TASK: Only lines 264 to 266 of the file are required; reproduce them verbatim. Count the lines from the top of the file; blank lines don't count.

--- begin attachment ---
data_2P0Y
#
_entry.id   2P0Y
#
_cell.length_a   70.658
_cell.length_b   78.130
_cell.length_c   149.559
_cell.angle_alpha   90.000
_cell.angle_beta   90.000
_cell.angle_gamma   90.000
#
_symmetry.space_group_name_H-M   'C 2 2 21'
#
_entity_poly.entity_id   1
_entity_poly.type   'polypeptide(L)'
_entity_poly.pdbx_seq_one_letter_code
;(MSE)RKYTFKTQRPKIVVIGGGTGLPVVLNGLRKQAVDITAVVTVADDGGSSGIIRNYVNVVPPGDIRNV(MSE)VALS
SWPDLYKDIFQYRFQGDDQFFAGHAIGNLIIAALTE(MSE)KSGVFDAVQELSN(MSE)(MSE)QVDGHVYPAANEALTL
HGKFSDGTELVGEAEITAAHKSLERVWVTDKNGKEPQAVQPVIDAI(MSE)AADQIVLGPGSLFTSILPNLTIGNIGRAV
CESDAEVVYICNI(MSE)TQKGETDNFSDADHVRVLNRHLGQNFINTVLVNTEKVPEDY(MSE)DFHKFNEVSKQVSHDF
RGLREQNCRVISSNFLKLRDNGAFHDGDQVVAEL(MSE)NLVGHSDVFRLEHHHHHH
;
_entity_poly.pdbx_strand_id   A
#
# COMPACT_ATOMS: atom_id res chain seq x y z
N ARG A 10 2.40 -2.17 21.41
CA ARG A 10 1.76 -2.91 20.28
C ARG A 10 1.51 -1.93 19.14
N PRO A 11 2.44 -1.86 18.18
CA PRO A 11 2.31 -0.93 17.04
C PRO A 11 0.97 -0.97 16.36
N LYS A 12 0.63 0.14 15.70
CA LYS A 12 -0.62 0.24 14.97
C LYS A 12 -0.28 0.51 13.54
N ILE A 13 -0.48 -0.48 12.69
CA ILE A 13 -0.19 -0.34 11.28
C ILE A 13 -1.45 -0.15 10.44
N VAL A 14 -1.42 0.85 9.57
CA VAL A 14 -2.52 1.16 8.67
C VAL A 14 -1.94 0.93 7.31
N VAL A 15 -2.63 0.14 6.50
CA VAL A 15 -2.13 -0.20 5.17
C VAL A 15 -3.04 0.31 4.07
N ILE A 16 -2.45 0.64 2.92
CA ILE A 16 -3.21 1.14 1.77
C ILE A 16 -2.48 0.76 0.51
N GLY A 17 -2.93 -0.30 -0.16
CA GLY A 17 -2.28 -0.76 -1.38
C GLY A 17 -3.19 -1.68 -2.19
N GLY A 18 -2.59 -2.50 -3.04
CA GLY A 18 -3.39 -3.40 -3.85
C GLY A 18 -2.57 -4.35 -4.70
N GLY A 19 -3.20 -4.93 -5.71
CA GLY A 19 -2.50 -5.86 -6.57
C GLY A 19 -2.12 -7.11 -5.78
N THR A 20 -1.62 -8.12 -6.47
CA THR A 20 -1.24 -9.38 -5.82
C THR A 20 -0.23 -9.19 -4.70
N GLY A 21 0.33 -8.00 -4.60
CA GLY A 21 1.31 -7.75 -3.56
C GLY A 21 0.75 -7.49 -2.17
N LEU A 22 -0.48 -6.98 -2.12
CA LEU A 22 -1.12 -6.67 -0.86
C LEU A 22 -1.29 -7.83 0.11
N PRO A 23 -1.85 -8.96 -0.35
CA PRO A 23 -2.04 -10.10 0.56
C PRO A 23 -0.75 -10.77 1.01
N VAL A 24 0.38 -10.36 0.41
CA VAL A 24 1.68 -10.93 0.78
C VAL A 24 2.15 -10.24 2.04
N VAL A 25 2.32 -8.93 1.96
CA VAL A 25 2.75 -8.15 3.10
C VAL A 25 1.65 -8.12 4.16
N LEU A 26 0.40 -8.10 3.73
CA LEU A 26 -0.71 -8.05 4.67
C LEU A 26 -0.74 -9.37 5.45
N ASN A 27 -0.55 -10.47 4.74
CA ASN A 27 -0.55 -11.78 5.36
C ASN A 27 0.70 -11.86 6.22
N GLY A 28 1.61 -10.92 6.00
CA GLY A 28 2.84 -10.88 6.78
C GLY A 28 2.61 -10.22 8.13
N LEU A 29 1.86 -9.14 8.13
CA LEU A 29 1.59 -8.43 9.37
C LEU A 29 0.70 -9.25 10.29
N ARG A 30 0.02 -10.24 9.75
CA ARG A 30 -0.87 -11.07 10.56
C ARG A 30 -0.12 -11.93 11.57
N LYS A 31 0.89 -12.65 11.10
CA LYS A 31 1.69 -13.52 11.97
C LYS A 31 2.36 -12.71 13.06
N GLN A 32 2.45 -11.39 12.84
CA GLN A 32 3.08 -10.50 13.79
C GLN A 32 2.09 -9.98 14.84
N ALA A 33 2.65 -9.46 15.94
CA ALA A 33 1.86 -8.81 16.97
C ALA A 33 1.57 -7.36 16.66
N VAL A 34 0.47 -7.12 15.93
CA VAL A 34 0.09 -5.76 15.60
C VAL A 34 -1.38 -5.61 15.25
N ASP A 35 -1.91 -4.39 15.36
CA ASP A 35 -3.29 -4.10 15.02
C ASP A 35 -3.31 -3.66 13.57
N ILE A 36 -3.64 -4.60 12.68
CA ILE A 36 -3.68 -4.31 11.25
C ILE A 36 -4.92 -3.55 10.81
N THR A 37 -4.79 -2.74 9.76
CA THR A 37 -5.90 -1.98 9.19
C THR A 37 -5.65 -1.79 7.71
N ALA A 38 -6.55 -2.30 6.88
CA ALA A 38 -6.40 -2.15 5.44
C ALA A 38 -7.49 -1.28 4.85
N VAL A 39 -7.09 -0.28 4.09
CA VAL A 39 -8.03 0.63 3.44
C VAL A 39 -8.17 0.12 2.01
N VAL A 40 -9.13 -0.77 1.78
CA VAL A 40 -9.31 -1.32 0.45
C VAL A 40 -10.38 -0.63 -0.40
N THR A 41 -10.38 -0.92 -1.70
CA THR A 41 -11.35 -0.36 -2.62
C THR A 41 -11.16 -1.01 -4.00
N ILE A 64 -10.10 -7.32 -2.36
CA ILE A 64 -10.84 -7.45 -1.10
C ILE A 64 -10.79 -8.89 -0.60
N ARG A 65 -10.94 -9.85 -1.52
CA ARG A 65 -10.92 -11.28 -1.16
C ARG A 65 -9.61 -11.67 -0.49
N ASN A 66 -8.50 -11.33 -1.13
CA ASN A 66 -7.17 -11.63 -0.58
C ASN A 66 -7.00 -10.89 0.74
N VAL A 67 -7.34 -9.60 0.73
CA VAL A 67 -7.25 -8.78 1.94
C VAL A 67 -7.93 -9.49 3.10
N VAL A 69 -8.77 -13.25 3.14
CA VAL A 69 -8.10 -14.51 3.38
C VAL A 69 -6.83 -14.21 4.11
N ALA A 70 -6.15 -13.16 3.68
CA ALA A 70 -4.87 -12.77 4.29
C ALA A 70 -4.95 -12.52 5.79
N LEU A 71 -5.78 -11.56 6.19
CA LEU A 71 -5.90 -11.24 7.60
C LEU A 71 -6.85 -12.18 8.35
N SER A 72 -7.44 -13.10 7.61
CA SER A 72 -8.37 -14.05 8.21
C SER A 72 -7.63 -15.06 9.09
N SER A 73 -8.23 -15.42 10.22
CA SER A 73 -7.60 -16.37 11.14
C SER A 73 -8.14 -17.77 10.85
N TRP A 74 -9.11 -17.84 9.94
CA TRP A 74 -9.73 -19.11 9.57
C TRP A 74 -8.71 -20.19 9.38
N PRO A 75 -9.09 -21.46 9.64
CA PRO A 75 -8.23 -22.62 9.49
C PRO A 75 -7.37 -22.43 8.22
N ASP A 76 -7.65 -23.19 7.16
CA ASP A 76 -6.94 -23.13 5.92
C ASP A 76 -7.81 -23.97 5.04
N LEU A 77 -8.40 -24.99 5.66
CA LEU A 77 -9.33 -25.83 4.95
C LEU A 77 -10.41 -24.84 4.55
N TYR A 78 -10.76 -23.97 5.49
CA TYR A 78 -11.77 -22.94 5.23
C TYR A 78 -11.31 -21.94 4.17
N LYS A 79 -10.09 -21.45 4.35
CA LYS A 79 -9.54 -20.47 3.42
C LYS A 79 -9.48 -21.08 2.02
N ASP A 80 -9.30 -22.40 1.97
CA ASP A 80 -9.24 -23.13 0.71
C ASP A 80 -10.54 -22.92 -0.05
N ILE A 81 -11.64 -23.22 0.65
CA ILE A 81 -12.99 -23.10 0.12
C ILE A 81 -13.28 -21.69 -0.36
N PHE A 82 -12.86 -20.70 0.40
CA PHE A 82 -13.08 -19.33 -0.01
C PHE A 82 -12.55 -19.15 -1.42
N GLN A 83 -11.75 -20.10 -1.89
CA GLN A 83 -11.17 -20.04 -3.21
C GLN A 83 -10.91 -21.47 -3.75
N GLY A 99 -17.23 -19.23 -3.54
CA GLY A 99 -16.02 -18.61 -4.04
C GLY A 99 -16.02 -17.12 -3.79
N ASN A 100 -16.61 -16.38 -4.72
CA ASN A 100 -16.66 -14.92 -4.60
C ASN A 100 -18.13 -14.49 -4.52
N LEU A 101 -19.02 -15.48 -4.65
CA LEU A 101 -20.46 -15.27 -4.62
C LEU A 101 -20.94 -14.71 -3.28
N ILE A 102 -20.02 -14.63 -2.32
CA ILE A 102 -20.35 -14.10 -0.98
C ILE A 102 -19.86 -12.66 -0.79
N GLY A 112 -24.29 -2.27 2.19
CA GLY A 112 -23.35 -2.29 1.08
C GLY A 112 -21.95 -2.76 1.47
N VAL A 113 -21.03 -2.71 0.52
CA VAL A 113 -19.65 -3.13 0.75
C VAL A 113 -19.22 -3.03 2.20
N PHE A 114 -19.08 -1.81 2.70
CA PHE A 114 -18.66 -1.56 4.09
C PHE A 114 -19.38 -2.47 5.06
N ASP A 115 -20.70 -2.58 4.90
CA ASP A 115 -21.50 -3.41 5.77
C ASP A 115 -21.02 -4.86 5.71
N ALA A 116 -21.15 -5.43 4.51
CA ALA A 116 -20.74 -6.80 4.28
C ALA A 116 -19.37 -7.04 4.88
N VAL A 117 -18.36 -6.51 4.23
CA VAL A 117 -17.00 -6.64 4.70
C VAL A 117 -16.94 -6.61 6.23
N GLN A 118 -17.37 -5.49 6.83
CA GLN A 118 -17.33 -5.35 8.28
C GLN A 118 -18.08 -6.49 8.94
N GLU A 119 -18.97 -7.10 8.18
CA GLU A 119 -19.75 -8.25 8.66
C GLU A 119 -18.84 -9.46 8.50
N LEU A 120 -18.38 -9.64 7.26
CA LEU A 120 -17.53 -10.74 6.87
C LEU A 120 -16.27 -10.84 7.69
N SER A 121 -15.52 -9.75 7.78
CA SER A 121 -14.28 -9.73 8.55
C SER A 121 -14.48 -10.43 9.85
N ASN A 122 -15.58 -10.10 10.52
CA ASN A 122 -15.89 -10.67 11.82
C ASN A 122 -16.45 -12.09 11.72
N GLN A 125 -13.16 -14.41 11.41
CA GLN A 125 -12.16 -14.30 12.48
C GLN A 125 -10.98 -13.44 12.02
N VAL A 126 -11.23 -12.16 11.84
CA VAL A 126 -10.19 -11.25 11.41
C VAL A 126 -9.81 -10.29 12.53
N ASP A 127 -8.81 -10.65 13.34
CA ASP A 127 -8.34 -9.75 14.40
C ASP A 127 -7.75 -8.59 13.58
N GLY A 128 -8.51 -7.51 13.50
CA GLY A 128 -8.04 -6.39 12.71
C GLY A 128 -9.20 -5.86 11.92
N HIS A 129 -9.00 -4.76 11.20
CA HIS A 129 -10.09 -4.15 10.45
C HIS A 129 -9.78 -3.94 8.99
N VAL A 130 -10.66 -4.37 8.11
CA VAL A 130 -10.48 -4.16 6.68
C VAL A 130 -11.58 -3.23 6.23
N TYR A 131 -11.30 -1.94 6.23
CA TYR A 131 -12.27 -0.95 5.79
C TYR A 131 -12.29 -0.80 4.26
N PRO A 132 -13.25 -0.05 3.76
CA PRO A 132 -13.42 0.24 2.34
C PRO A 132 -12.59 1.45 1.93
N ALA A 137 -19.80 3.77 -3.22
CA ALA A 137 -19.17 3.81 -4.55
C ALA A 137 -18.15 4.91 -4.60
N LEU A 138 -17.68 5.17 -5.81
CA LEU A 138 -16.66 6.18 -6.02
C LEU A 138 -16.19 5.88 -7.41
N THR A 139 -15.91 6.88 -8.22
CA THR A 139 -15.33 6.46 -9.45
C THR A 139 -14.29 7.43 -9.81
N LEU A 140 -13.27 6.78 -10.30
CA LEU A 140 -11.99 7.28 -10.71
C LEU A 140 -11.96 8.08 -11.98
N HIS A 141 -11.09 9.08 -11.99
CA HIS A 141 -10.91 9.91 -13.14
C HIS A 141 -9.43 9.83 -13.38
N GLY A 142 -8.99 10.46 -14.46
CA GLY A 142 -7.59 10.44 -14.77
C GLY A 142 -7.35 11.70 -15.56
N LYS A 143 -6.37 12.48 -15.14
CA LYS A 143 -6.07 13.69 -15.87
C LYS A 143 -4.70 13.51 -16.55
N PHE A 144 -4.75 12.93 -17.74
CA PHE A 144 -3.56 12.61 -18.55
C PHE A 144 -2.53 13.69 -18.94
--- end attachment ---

CA GLY A 142 -7.59 10.44 -14.77
C GLY A 142 -7.35 11.70 -15.56
N LYS A 143 -6.37 12.48 -15.14